https://environmentagency.blog.gov.uk/2017/12/30/uncovering-englands-landscape-by-2020/

Uncovering England’s landscape by 2020

 

Lidar imagery of Steart Marshes, Bridgwater
Lidar imagery of Steart Marshes, Bridgwater

It’s been 2 years since we made our lidar (light detection and ranging) data available to the public, for free, as open data – and the interest in it has been incredible.

In 2016/17, over 500,000 lidar downloads were made from the Survey Open Data portal. That equates to nearly 13 million km2 of data – or the whole of England nearly 100 times.

We capture lidar data in England mainly for flood risk mapping, and by 2015 we had covered about 72% of the country. Since then, we’ve surveyed thousands of square kilometres to add another 3% of coverage. Because we gather this data to better understand flood risk, we concentrate on high-risk areas first, and places where there’s the greatest need for up-to-date topographical data.

So although we have been surveying lidar for 19 years, this mapping work has been focused on flood plains, urban areas and the coastal zone. We now need to enhance our understanding of whole catchments to best understand flooding and plan effective defences. Plus, we want to collect data from difficult to reach upland areas, including National Parks, AONBs and SSSIs, environmentally important areas of the country that, until now, have not been fully surveyed.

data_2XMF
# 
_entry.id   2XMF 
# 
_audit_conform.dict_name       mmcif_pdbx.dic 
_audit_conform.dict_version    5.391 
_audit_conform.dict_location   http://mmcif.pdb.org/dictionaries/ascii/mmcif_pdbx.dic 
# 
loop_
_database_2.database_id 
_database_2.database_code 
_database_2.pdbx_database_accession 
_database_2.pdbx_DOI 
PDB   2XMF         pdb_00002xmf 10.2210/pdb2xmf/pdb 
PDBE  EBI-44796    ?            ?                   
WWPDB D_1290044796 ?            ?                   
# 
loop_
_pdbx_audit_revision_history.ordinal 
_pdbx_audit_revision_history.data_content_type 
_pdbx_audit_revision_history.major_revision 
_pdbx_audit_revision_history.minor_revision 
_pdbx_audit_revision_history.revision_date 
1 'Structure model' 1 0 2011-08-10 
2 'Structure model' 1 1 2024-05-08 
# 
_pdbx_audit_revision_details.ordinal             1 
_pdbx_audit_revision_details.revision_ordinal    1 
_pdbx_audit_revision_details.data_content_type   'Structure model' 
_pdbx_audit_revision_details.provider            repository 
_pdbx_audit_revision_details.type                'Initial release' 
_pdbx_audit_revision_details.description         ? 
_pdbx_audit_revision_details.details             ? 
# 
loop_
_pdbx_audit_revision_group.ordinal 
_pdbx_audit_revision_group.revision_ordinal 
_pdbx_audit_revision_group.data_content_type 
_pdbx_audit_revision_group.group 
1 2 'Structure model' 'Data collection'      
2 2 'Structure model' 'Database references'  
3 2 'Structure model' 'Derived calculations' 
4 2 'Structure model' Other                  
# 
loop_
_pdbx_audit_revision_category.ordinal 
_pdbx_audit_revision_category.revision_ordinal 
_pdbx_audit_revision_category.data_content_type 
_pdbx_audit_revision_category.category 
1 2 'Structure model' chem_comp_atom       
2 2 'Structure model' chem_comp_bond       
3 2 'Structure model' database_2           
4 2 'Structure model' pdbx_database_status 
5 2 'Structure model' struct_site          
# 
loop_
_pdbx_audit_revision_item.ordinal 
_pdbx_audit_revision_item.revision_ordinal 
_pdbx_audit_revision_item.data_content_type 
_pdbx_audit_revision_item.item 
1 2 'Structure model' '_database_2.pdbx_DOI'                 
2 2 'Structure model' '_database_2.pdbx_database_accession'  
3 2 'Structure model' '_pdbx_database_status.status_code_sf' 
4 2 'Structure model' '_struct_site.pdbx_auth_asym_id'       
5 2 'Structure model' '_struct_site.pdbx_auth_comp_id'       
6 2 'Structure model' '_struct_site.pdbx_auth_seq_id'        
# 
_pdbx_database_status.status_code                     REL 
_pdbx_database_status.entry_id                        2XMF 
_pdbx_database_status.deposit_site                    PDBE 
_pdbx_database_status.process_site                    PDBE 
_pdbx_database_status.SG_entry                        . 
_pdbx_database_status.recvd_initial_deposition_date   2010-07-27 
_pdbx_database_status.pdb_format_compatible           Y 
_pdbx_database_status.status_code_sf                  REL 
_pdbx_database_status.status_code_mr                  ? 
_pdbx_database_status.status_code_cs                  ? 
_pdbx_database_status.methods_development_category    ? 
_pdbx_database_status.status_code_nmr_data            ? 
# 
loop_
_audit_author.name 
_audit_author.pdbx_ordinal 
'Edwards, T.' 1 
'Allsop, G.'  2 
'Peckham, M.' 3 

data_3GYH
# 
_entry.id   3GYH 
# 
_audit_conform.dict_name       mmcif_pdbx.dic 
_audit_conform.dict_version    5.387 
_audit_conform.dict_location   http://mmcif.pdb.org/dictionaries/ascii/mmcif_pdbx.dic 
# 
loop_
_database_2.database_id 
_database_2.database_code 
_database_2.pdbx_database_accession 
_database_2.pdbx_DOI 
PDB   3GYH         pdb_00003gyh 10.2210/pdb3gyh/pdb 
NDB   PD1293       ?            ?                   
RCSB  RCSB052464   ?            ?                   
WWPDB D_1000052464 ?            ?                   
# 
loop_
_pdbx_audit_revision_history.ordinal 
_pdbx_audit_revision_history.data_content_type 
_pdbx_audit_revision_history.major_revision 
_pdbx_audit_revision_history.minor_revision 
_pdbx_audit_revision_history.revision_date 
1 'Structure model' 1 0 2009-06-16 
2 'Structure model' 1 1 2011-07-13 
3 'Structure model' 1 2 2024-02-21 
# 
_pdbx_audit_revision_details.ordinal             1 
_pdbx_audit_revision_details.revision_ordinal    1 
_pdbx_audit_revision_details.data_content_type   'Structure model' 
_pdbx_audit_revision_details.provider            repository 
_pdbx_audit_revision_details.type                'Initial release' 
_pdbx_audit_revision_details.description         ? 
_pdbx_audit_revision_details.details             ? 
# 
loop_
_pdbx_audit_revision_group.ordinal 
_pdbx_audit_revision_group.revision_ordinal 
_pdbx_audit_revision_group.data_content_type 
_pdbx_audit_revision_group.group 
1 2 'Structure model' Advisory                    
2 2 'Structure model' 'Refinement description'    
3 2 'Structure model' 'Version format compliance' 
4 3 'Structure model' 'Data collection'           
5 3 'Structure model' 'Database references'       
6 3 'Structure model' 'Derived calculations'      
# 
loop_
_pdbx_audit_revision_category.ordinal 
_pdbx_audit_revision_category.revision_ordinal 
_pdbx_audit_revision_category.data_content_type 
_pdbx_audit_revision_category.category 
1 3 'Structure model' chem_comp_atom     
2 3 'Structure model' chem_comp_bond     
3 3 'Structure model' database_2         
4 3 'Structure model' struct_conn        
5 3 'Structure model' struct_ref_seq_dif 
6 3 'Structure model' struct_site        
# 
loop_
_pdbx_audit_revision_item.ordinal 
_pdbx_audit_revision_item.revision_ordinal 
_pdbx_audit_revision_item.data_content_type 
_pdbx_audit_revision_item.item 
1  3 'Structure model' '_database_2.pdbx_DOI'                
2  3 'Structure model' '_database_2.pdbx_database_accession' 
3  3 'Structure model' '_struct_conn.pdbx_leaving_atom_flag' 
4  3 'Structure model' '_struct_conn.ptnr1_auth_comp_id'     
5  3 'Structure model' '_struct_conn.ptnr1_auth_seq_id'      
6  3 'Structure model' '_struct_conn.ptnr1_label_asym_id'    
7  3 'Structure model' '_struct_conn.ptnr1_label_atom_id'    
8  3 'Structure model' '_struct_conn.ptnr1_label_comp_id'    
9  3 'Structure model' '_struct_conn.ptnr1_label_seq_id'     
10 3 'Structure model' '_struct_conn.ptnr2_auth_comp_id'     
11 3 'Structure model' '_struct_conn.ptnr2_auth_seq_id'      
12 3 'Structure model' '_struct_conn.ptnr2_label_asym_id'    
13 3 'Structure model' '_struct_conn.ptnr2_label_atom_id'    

One of the most common questions we have been asked by data users since we went “open” is, “When are you going to survey the rest of England?”

Well, now we are! Starting this winter flying season, we plan to survey the whole of England at 1m resolution, within the next 3 years.

Our aim is to deliver a full national lidar height dataset by mid-2020. As has always been the case, we will only capture lidar in winter. Flying in winter when the trees are mainly bare means less leaf-cover, so more laser pulses reach the ground. This gives us a high quality Digital Terrain Model (DTM).

There are a number of benefits from the project:

  • Our data will be more consistent across the country, particularly for wide scale mapping and modelling.
  • Currently 40% of England is either not surveyed, has been surveyed at 2m (meaning it’s not as good quality) or the data is more than 10 years old. For most research and modelling, data needs to be current and at 1m resolution or higher.
  • Partners like local authorities, utility companies can use our data for projects to reduce flood risk.